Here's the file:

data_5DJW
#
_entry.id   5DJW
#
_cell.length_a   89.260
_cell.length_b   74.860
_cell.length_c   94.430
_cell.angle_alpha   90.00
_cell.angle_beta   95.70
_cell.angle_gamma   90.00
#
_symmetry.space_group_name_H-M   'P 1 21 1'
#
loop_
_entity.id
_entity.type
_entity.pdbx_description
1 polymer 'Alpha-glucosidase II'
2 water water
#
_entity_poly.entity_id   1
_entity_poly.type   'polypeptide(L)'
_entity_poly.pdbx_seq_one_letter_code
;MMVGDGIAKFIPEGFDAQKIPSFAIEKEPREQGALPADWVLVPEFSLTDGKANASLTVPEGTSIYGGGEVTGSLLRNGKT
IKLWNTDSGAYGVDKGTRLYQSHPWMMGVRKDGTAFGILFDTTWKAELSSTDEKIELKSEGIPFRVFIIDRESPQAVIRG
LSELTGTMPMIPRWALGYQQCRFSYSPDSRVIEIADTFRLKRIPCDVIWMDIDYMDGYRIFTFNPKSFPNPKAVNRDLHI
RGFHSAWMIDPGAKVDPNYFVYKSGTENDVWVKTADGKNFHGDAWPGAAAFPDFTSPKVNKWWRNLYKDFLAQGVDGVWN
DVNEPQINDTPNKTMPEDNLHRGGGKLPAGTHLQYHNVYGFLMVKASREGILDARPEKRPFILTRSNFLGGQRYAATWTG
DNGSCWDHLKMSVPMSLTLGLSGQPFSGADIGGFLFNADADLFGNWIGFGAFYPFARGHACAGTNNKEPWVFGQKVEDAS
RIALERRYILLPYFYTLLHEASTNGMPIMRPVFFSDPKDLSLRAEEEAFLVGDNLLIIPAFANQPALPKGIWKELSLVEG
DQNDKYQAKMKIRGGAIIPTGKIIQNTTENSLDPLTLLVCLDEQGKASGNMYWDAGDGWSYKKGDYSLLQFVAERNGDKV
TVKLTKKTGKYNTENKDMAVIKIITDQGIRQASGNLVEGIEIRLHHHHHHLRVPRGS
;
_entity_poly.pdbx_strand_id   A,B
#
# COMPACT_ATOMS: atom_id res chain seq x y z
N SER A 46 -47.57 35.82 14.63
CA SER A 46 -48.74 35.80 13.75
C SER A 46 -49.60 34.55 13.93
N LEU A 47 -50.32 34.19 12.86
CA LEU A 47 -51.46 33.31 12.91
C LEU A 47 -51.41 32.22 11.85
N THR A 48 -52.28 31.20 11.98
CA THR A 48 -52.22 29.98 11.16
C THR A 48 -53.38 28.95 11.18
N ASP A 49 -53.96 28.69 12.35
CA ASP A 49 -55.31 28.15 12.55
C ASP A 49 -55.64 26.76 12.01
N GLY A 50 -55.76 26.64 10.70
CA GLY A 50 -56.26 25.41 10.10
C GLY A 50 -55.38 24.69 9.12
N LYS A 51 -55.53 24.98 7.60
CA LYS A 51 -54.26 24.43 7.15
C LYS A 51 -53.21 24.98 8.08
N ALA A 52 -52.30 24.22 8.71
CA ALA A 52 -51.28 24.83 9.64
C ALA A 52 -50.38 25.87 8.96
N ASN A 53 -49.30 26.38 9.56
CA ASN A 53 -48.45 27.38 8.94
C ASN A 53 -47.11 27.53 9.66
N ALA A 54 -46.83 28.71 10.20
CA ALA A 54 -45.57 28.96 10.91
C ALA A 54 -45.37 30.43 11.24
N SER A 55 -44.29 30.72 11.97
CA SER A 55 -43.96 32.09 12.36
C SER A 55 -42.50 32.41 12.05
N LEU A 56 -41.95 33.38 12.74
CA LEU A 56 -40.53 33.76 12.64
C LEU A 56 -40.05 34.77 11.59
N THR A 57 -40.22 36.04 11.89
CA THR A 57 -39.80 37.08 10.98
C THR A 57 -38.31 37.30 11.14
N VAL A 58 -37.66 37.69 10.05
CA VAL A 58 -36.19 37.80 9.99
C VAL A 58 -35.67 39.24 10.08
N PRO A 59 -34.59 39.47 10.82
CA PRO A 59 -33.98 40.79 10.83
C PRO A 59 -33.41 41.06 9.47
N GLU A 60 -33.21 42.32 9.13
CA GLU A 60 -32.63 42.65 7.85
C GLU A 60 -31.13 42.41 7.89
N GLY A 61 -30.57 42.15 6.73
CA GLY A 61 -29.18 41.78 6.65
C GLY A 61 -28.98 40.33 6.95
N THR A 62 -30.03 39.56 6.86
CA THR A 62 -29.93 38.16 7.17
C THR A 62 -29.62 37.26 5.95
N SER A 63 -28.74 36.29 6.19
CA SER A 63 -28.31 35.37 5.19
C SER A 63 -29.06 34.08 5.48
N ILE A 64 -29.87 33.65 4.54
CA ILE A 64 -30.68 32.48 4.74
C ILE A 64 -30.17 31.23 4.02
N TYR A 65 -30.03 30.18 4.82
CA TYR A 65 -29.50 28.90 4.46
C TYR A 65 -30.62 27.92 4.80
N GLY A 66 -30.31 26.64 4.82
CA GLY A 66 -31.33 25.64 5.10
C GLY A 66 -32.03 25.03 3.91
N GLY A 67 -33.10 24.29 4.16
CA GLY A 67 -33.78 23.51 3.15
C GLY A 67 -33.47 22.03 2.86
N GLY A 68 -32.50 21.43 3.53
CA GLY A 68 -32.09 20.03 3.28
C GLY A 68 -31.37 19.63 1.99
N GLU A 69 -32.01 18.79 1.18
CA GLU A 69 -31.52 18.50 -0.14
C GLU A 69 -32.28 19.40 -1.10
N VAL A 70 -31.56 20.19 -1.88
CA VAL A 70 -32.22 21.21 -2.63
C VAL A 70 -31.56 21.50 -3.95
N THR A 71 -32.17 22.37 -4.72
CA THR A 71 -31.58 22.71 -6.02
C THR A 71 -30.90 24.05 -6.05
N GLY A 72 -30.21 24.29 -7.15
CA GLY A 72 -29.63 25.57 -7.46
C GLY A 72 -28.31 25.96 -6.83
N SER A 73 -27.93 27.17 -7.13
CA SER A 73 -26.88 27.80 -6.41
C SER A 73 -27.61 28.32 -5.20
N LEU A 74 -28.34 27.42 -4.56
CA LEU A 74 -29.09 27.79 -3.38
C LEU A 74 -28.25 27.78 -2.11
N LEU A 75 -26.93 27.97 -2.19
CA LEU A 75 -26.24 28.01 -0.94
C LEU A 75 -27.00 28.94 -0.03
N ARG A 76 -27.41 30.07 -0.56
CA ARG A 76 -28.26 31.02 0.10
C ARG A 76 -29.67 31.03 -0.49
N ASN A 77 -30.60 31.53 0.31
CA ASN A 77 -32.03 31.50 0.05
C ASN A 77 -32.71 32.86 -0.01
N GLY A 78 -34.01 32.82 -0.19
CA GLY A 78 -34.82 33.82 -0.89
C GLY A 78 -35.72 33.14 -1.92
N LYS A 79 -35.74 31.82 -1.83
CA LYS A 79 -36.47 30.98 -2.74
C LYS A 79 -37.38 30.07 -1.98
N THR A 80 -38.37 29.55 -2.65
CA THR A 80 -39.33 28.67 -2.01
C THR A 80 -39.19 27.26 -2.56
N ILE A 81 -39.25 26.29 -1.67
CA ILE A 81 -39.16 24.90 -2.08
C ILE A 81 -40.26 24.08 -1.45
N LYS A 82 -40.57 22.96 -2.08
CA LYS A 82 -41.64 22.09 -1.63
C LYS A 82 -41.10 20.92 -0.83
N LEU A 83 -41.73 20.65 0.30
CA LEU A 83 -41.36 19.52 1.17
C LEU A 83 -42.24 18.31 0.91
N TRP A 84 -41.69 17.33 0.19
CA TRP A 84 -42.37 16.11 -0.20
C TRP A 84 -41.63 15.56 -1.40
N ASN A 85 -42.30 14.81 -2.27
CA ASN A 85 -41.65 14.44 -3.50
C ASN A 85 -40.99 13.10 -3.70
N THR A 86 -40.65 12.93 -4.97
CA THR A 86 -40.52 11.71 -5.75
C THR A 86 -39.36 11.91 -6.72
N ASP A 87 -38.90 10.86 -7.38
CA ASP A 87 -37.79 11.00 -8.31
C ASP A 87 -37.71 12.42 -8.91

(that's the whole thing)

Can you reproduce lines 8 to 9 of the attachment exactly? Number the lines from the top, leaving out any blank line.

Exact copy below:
_cell.angle_alpha   90.00
_cell.angle_beta   95.70